Kudditji was born circa 1928 in the Utopia region; a series of Aboriginal-owned outstations 240 kilometres northeast of Alice Springs, and sadly passed away in 2017. He was an elder of the Eastern Anmatyerre language group and as a young man worked as a stockman herding cattle by foot across his country.
Kudditji was a traditional custodian of his country and of the Emu story, for which he was responsible for initiating the younger men of his clan. Although not much detail is given about aspects of this initiation, it is generally understood that this involved the practical teaching of hunting the Emu as well as the spiritual story of the Emu ancestors. It was Kudditji's obligation to continue this story and his intimate physical and spiritual knowledge of the Anmatyerre country is what he transferred onto his canvas.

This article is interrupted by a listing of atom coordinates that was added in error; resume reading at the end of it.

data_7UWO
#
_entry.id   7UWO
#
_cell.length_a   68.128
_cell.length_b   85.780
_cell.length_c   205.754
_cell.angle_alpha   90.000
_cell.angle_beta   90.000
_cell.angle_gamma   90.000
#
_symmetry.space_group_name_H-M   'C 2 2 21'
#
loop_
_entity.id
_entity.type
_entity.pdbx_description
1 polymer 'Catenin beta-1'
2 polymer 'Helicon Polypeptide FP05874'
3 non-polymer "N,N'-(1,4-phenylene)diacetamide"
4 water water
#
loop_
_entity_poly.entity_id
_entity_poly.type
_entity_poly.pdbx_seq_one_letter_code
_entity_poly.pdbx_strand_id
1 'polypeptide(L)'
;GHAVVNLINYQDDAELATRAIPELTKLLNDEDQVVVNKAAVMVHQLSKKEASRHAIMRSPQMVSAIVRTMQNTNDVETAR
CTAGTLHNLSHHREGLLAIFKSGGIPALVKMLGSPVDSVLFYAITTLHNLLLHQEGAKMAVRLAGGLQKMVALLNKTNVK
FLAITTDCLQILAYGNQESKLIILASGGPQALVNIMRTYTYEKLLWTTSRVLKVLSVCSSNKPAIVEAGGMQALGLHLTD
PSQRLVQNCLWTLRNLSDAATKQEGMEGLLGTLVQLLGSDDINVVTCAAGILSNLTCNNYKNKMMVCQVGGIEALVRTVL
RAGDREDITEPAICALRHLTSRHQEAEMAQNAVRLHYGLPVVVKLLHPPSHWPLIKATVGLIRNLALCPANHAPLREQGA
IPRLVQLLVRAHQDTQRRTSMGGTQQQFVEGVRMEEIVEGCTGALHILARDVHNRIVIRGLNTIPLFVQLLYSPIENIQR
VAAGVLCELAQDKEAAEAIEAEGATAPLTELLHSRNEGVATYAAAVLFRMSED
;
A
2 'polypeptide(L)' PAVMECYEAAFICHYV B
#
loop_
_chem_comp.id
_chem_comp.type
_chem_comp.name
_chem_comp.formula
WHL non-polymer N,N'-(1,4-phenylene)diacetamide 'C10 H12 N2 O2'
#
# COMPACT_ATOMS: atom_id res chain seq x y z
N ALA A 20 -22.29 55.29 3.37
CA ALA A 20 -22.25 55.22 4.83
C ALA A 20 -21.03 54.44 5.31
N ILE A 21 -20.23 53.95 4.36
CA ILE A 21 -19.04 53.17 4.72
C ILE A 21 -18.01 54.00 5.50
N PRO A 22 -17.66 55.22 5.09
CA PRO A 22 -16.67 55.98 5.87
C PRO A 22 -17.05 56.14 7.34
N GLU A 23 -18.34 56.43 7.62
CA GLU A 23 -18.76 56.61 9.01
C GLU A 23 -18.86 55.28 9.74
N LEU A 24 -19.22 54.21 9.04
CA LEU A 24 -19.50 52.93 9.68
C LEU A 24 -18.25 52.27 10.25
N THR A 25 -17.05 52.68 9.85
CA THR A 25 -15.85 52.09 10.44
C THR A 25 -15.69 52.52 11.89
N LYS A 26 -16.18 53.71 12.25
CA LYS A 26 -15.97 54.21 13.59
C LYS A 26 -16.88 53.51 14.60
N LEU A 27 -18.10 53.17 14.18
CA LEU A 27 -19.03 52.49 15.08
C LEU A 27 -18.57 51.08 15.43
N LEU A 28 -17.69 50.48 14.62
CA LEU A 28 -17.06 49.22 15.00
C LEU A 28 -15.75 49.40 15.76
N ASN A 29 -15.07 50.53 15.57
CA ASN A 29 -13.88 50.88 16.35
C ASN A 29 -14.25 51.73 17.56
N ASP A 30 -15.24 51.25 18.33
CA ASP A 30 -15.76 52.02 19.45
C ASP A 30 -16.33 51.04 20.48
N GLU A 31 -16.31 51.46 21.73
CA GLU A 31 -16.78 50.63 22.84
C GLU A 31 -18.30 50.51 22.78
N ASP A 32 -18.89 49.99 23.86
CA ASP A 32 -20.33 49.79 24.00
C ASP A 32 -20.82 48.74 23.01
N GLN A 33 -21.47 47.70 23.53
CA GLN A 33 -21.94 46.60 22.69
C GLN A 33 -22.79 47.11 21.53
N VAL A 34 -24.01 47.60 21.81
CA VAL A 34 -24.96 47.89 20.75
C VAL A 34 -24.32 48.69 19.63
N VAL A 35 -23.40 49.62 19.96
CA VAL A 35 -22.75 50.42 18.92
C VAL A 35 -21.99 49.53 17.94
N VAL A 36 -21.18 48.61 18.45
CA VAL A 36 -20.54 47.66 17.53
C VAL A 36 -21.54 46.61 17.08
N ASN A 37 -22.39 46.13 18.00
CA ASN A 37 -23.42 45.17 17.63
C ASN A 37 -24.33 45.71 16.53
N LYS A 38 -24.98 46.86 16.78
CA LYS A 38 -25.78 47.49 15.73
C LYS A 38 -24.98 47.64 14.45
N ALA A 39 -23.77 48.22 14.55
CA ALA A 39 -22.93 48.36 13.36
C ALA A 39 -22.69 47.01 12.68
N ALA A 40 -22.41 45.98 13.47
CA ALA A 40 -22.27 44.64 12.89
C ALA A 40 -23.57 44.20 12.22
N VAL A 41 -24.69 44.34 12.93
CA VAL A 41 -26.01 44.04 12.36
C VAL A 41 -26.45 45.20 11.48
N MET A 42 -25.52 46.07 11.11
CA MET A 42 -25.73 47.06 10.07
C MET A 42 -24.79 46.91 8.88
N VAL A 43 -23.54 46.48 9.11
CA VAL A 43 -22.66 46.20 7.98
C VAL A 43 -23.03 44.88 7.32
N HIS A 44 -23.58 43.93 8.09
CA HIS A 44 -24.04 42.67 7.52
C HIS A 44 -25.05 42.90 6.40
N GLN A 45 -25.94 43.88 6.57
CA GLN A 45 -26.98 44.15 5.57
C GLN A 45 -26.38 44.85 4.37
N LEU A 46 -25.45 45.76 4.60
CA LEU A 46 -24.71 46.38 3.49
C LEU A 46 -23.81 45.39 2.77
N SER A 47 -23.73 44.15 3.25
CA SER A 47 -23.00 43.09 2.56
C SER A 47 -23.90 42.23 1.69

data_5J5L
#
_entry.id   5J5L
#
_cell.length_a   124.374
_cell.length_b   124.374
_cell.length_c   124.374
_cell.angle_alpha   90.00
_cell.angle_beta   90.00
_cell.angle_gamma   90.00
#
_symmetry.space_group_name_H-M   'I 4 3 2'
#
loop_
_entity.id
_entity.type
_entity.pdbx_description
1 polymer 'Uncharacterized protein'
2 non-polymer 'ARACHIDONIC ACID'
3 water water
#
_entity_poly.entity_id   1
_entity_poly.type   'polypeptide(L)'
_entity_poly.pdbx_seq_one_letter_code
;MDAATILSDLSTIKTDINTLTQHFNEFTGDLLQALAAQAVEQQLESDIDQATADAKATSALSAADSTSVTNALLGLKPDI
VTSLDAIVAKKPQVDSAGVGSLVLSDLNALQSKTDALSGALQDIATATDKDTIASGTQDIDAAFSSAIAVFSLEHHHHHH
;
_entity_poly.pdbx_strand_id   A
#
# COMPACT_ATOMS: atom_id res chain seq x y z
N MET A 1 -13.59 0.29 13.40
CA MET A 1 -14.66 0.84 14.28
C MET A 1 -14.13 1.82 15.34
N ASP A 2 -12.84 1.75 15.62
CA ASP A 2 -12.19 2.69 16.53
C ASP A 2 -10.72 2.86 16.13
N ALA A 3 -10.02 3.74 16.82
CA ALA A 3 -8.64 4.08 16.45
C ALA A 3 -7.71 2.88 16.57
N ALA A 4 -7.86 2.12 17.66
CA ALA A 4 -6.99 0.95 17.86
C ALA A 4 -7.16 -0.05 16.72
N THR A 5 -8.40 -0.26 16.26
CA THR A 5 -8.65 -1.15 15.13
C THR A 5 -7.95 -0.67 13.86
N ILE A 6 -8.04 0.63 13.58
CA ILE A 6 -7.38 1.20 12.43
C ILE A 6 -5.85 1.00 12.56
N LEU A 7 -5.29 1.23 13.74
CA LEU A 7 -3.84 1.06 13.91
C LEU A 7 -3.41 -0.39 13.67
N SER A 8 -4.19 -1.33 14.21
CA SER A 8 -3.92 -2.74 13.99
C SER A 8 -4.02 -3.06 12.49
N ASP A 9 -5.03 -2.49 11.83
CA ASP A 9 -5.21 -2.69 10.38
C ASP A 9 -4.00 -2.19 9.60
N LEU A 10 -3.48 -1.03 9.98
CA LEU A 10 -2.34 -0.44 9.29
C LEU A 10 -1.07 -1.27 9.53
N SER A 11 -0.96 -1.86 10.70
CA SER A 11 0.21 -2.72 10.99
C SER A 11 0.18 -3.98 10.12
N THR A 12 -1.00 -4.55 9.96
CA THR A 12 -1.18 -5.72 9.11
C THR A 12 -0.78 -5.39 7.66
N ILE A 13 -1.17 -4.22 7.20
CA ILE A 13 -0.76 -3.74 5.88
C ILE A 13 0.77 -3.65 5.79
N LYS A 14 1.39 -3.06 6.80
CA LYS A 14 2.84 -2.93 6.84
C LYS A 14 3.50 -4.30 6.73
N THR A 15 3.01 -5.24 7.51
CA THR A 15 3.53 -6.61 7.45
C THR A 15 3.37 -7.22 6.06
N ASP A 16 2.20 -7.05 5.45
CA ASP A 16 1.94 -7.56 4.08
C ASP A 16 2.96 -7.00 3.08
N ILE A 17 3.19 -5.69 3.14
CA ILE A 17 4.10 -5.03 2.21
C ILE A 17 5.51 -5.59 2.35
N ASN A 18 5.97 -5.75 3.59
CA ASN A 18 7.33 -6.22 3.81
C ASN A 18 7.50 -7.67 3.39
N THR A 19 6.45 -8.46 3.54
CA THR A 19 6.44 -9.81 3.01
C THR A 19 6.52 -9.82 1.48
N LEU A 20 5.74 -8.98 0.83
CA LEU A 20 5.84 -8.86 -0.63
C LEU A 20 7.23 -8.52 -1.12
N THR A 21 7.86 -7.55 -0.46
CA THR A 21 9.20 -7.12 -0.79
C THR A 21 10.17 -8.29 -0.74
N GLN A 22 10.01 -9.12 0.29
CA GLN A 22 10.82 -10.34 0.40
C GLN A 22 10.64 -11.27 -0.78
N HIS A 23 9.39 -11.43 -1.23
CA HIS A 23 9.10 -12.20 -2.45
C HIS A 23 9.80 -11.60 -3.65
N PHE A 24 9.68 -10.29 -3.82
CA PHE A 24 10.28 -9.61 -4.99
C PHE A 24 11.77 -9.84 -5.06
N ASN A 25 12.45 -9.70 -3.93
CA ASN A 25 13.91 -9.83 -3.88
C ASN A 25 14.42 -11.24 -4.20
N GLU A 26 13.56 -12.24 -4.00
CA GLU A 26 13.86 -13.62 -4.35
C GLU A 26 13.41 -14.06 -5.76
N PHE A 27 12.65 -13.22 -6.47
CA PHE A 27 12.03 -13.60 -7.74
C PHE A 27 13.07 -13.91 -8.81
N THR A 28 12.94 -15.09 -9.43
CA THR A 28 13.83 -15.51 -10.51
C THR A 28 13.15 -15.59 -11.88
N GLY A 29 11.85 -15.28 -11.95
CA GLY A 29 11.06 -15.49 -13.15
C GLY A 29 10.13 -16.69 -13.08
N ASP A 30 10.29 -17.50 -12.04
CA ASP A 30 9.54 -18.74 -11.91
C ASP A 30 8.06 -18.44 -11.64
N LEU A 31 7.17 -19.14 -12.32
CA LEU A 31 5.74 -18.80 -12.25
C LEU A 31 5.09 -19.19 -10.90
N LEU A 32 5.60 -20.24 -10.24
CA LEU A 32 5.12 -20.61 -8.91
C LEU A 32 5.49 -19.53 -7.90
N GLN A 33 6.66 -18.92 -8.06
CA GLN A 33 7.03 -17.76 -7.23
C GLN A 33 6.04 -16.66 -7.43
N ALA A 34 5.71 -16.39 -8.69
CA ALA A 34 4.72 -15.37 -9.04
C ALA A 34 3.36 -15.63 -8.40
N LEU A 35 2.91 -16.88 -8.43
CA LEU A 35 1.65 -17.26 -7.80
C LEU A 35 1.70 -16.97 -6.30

It is commonly believed that Kudditji began painting in the early 1980s and like his sister, the late Emily Kame Kngwarreye, is a unique and internationally renown colourist.
Kudditji mixed his colours directly onto the canvas, layering his paint into a patchwork formation. Often his works would change throughout the day as different light sources draw out different colours and elements, whilst others recede.
It is in this depth that his story of country and the story of the Emu resides, the complexity and vastness of his landscape only accessible in patches as they come to light.
Kudditji’s work has found great acclaim and is featured in many important collections in both Australia and overseas.
About the artwork
In this artwork, Kudditji paints his country in vibrant yellows and orange ochre colours. Using his traditional blending technique, the layering of colour creates the illusion of looking down onto a hot desert landscape in the middle of the dry season.